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Oracle DBMS JOBS

1)linuxLevel – crontab here is the Oracle server level

2)from 9i to 10g dbms jobs

3)Dbms scheduler from 10g

4)The DBMS_JOB package allows a user to schedule a job to run at a specified time.  A job is submitted to a job queue and runs at the specified time.  The user can also input a parameter that specifies how often the job should run.  A job can consist of any PL/SQL code.

5)Source: {ORACLE_HOME}/rdbms/admin/dbmsjob.sq

6)SNP processes run in the background and implement database snapshots and job queues.  If an SNP process fails, Oracle restarts it without affecting the rest of the database

7)The INIT.ORA initialization file contains three parameters that control the behavior of the SNP processes
JOB_QUEUE_PROCESSES:-           
How many processes to start.  If set to zero, no jobs are executed. Default is 0.  Range is 0..1000.
JOB_QUEUE_INTERVAL (obsolete in 9i):-
How long an interval the process will sleep before checking for a new job. Default is 60 sec.  Range is 1..3600 sec
JOB_QUEUE_KEEP_CONNECTIONS:-
Controls whether an SNP process closes any remote database connections. Default is False.  Range is True/False.
The person who submits a job to the job queue is considered the job’s owner.

8)Views
dba_jobs      
all_jobs      
user_jobs
dba_jobs_running      
all_jobs_running      
user_jobs_running

9)job timing(intervals)
Execute daily         --> 'SYSDATE + 1'
Execute once per week --> 'SYSDATE + 7'
Execute hourly        -->'SYSDATE + 1/24'
Execute every 10 min. --> 'SYSDATE + 10/1440'
Execute every 30 sec. --> 'SYSDATE + 30/86400'
Do not re-execute     --> NULL

10)Syntax:
DBMS_JOB.CHANGE (
job       IN  BINARY_INTEGER,
what      IN  VARCHAR2,
next_date IN  DATE,
interval  IN  VARCHAR2,
instance  IN  BINARY_INTEGER DEFAULT NULL,
force     IN  BOOLEAN DEFAULT FALSE);

explanation
job- Number of the job being run.
What – PL/SQL procedure to run.
next_date – Date of the next refresh.
interval – Date function evaluated immediately before the job starts running.
instance – When a job is submitted, specifies which instance can run the job.
This defaults to NULL, which indicates that instance affinity is not changed.
force – If this is FALSE, then the specified instance must be running.
Otherwise, the routine raises an exception.
If this is TRUE, then any positive integer is acceptable as the job instance.

practicals
Change the WHAT
The definition of a job can be altered by calling the DBMS_JOB.WHAT procedure.
Syntax:
DBMS_JOB.CHANGE (
job    IN  BINARY_INTEGER,
what   IN  VARCHAR2);
Code:
execute DBMS_JOB.WHAT(3,Begin SEND_MESSAGE(); End;');

Changing the Next Date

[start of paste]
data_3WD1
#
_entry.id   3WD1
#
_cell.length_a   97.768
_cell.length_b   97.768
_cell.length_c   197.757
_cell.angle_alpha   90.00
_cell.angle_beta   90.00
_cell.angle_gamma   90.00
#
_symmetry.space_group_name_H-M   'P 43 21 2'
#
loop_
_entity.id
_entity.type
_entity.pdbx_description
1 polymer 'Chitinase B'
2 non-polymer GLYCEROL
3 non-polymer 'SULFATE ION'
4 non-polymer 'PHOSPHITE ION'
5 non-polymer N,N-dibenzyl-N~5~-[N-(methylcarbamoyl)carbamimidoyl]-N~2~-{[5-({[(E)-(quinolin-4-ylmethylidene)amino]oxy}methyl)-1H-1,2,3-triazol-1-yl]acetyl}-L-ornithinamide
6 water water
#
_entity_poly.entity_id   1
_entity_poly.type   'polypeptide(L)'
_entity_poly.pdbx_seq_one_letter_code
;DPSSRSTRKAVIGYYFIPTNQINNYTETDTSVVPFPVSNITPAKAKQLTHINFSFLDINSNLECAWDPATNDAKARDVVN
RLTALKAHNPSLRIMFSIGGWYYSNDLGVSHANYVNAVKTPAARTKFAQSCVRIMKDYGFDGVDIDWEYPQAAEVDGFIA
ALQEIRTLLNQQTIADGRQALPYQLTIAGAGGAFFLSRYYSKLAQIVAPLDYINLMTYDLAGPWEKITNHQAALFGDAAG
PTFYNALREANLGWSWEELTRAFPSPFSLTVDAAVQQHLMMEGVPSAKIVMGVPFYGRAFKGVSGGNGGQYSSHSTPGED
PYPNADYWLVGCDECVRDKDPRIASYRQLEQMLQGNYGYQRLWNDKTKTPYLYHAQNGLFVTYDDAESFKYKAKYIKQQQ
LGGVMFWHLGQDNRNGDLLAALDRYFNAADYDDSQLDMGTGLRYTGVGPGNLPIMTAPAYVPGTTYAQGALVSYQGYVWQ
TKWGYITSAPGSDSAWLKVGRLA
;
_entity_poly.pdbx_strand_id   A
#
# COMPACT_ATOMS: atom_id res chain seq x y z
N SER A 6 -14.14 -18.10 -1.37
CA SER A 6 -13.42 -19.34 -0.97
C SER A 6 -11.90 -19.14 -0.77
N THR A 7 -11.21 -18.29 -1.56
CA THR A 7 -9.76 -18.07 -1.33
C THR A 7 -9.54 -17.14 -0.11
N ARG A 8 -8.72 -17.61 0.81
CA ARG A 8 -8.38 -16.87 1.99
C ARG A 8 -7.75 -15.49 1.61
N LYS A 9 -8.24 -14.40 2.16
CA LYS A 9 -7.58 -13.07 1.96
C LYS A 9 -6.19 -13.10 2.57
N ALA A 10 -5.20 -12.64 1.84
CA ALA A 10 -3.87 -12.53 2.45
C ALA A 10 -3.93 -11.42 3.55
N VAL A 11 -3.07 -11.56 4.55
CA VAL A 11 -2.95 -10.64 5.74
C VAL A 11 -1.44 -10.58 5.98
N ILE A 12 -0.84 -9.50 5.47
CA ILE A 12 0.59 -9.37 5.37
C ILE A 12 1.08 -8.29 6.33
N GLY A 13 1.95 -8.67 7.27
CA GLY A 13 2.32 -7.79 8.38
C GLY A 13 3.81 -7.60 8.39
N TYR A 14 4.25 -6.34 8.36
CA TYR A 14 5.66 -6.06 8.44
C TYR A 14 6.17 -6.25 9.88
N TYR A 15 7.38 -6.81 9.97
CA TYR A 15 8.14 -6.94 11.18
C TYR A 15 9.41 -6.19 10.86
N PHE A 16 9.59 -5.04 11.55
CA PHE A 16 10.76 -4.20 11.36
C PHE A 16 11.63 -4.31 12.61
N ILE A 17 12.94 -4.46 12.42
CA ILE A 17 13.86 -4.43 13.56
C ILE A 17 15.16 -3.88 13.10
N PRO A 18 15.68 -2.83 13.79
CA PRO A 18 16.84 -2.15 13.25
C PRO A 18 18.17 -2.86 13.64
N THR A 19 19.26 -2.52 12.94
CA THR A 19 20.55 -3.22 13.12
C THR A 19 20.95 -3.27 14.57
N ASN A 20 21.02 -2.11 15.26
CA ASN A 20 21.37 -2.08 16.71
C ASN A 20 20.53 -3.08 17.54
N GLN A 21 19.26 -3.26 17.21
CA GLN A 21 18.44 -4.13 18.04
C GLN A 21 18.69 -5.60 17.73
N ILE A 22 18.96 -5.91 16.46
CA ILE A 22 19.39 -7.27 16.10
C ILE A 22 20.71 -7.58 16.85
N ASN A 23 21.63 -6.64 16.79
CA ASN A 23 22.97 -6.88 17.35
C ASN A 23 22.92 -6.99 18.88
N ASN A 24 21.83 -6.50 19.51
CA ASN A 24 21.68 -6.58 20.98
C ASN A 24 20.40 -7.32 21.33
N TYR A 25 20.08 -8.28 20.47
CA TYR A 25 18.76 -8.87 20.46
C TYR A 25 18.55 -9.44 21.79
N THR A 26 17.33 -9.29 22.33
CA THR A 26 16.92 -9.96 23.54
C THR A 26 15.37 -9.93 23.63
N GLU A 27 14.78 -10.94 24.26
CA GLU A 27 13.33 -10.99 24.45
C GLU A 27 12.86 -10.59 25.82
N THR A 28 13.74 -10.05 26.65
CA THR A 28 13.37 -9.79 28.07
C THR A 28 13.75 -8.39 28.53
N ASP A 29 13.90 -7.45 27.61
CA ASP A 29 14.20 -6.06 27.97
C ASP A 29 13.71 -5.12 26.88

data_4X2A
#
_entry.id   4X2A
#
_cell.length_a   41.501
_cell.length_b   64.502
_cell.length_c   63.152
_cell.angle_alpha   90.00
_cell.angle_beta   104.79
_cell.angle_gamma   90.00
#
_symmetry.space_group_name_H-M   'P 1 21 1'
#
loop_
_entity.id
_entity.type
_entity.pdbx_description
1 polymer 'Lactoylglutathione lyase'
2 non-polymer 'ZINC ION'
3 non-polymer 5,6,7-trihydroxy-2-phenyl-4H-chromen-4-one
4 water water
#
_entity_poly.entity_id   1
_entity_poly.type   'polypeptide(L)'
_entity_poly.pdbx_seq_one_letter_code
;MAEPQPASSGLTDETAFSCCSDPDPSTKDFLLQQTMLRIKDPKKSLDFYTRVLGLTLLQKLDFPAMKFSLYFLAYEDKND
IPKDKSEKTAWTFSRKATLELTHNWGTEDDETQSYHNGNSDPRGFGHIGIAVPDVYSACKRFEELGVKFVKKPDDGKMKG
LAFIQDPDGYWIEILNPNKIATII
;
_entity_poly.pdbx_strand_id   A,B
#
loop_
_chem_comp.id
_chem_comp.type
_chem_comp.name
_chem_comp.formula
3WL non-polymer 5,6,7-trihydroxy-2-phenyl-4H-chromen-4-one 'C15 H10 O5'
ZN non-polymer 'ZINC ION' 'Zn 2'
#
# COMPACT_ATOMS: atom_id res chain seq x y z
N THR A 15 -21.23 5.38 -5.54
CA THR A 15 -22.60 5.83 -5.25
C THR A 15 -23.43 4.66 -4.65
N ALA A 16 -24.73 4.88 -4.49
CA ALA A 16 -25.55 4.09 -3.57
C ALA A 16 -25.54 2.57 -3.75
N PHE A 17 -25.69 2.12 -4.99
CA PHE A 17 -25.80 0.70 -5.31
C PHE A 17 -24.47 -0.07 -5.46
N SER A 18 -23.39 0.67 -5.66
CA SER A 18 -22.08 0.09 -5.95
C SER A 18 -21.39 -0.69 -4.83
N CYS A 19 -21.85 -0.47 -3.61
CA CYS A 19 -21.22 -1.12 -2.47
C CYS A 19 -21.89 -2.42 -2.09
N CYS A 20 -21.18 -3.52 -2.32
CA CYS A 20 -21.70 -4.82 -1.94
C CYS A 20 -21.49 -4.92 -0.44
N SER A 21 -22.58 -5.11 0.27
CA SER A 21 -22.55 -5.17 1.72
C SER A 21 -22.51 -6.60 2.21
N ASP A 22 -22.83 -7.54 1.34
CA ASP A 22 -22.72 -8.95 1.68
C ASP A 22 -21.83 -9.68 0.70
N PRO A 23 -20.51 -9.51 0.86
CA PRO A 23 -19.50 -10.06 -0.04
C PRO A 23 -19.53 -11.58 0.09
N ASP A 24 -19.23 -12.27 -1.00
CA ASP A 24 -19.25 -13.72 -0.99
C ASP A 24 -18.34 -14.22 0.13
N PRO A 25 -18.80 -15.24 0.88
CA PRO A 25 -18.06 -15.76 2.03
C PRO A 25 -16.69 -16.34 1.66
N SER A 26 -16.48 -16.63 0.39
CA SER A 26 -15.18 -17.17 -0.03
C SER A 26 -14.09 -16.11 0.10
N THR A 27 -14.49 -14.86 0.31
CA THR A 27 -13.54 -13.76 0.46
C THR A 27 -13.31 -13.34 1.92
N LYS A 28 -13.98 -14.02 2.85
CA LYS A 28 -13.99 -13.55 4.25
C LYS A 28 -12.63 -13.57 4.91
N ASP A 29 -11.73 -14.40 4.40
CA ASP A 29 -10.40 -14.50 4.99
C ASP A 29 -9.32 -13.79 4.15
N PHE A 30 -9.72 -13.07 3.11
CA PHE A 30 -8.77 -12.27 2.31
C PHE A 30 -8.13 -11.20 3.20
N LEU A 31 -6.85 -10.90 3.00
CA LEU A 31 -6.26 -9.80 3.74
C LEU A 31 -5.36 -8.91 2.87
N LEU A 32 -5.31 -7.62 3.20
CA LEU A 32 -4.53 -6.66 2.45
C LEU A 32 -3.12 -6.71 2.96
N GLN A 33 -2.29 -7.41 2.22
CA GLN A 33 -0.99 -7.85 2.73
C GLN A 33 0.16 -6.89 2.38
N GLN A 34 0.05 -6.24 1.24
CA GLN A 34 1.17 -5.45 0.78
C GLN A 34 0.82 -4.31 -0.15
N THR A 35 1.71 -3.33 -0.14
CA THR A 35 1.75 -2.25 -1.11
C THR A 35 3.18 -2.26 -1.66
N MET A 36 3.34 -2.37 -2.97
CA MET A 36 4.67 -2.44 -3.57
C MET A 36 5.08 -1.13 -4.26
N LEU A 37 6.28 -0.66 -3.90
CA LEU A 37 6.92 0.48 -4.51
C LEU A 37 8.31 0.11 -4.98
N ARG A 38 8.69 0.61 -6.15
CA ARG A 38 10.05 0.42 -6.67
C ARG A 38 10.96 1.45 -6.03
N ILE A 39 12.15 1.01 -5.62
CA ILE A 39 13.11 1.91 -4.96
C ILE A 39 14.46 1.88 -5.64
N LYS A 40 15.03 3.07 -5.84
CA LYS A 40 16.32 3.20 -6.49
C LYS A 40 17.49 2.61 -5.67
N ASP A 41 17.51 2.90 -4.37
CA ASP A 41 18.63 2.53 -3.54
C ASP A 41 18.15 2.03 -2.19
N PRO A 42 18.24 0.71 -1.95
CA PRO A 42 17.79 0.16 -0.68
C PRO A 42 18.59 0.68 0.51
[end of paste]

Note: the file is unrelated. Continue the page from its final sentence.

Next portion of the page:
The DBMS_JOB.NEXT_DATE procedure alters the next execution time for a specified job.
 Syntax:
 DBMS_JOB.NEXT_DATE (JOB IN BINARY_INTEGER,
NEXT_DATE  IN DATE);
 Code:
 execute DBMS_JOB.NEXT_DATE(4,SYSDATE+3);

Changing the Interval
The DBMS_JOB.INTERVAL procedure alters the interval between executions for a specified job. 
 Syntax:
DBMS_JOB.INTERVAL (job         IN  BINARY_INTEGER,
interval  IN  VARCHAR2); 

Assign job to RAC instance
Assign a specific RAC instance to execute a job:
 Syntax:
dbms_job.instance(
job      IN BINARY_INTEGER,
instance IN BINARY_INTEGER,
force    IN BOOLEAN DEFAULT FALSE); 
SELECT instance_number FROM gv$instance;
Code:
EXECUTE  DBMS_JOB.INSTANCE(job=>123, instance=>1);
SELECT JOB,SUBSTR(WHAT,1,35),NEXT_DATE, NEXT_SEC,INTERVAL
FROM DBA_JOBS;

ISUBMIT
Submit a job with a user specified job number
 Syntax:
dbms_job.isubmit (
job       IN BINARY_INTEGER,
what      IN VARCHAR2,
next_date IN DATE,
interval  IN VARCHAR2 DEFAULT 'NULL',
no_parse  IN BOOLEAN DEFAULT FALSE);
N.B: no_parse indicates whether to parse job PL/SQL at time of submission (FALSE) or execution (TRUE)
 exec dbms_job.isubmit(4242, 'MYPROC', SYSDATE);

IS_JOBQ
dbms_job.is_jobq RETURN BOOLEAN;
Code:
set serveroutput on
DECLARE
b BOOLEAN;
BEGIN
IF dbms_job.is_jobq THEN
dbms_output.put_line('TRUE');
ELSE
dbms_output.put_line('FALSE');
END IF;
END;
/

BROKEN Jobs
How a job becomes ‘broken’
Oracle has failed to successfully execute the job after 16 attempts.
                                       or
You have marked the job as broken, using the procedure DBMS_JOB.BROKEN
 N.B:  Once a job has been marked as broken, Oracle will not attempt to execute the job until it is either marked not broken, or forced to be execute by calling the DBMS_JOB.RUN.
Syntax:
dbms_job.broken (
job       IN BINARY_INTEGER,
broken    IN BOOLEAN,
next_date IN DATE DEFAULT SYSDATE);
Run a job now

To force immediate job execution:
 EXEC dbms_job.run(job_no);
Mark a job as not broken

If a job fails to successfully execute it will go into a broken state after 16 attempts. To reset the job use following command
 EXEC dbms_job.broken(jobno, FALSE);

Monitor User jobs
See created jobs:
 Code:
SELECT  job, next_date,
next_sec,
failures,
broken,
SUBSTR(what,1,40) DESCRIPTION
FROM user_jobs;
Jobs that are currently running:
 Code:
select
job                               j,
to_char ( last_date, 'hh24:mi:ss' ) last,
to_char ( this_date, 'hh24:mi:ss' ) this,
to_char ( next_date, 'hh24:mi:ss' ) next,
broken                            b,
failures                          f,
interval,
what
from user_jobs;

Remove a submitted job
Syntax:
dbms_job.remove(job IN BINARY_INTEGER);
EXECUTE DBMS_JOB.REMOVE(jobno);

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